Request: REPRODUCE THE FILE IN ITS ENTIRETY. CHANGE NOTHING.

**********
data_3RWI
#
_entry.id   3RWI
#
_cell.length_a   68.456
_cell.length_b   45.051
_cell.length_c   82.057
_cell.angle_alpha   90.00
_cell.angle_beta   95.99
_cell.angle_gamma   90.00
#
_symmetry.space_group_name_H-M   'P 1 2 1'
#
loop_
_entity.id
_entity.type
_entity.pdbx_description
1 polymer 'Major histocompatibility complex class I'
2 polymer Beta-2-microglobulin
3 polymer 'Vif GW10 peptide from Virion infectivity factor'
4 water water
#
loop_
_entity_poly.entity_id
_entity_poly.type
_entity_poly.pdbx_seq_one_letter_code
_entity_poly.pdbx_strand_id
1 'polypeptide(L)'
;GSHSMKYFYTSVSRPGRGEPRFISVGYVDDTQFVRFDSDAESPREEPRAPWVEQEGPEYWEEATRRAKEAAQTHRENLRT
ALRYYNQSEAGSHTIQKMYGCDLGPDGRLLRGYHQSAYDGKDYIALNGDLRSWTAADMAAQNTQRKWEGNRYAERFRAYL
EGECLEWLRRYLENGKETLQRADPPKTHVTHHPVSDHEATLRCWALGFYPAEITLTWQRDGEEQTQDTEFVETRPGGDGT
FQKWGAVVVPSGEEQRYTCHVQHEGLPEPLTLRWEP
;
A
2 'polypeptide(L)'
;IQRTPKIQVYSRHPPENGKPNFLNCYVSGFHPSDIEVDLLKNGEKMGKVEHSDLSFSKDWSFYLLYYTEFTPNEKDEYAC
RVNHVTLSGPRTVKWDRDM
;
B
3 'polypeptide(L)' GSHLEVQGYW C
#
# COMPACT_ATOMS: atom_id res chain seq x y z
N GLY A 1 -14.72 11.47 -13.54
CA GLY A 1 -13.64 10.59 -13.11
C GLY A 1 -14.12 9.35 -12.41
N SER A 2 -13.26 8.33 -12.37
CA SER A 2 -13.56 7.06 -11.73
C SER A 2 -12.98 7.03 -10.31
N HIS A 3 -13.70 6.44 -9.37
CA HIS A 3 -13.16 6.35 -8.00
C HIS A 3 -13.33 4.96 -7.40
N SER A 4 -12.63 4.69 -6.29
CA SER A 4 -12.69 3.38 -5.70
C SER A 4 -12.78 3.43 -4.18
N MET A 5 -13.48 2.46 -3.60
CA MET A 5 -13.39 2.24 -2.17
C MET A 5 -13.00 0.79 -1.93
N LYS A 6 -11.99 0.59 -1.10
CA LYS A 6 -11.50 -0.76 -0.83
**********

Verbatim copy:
data_3RWI
#
_entry.id   3RWI
#
_cell.length_a   68.456
_cell.length_b   45.051
_cell.length_c   82.057
_cell.angle_alpha   90.00
_cell.angle_beta   95.99
_cell.angle_gamma   90.00
#
_symmetry.space_group_name_H-M   'P 1 2 1'
#
loop_
_entity.id
_entity.type
_entity.pdbx_description
1 polymer 'Major histocompatibility complex class I'
2 polymer Beta-2-microglobulin
3 polymer 'Vif GW10 peptide from Virion infectivity factor'
4 water water
#
loop_
_entity_poly.entity_id
_entity_poly.type
_entity_poly.pdbx_seq_one_letter_code
_entity_poly.pdbx_strand_id
1 'polypeptide(L)'
;GSHSMKYFYTSVSRPGRGEPRFISVGYVDDTQFVRFDSDAESPREEPRAPWVEQEGPEYWEEATRRAKEAAQTHRENLRT
ALRYYNQSEAGSHTIQKMYGCDLGPDGRLLRGYHQSAYDGKDYIALNGDLRSWTAADMAAQNTQRKWEGNRYAERFRAYL
EGECLEWLRRYLENGKETLQRADPPKTHVTHHPVSDHEATLRCWALGFYPAEITLTWQRDGEEQTQDTEFVETRPGGDGT
FQKWGAVVVPSGEEQRYTCHVQHEGLPEPLTLRWEP
;
A
2 'polypeptide(L)'
;IQRTPKIQVYSRHPPENGKPNFLNCYVSGFHPSDIEVDLLKNGEKMGKVEHSDLSFSKDWSFYLLYYTEFTPNEKDEYAC
RVNHVTLSGPRTVKWDRDM
;
B
3 'polypeptide(L)' GSHLEVQGYW C
#
# COMPACT_ATOMS: atom_id res chain seq x y z
N GLY A 1 -14.72 11.47 -13.54
CA GLY A 1 -13.64 10.59 -13.11
C GLY A 1 -14.12 9.35 -12.41
N SER A 2 -13.26 8.33 -12.37
CA SER A 2 -13.56 7.06 -11.73
C SER A 2 -12.98 7.03 -10.31
N HIS A 3 -13.70 6.44 -9.37
CA HIS A 3 -13.16 6.35 -8.00
C HIS A 3 -13.33 4.96 -7.40
N SER A 4 -12.63 4.69 -6.29
CA SER A 4 -12.69 3.38 -5.70
C SER A 4 -12.78 3.43 -4.18
N MET A 5 -13.48 2.46 -3.60
CA MET A 5 -13.39 2.24 -2.17
C MET A 5 -13.00 0.79 -1.93
N LYS A 6 -11.99 0.59 -1.10
CA LYS A 6 -11.50 -0.76 -0.83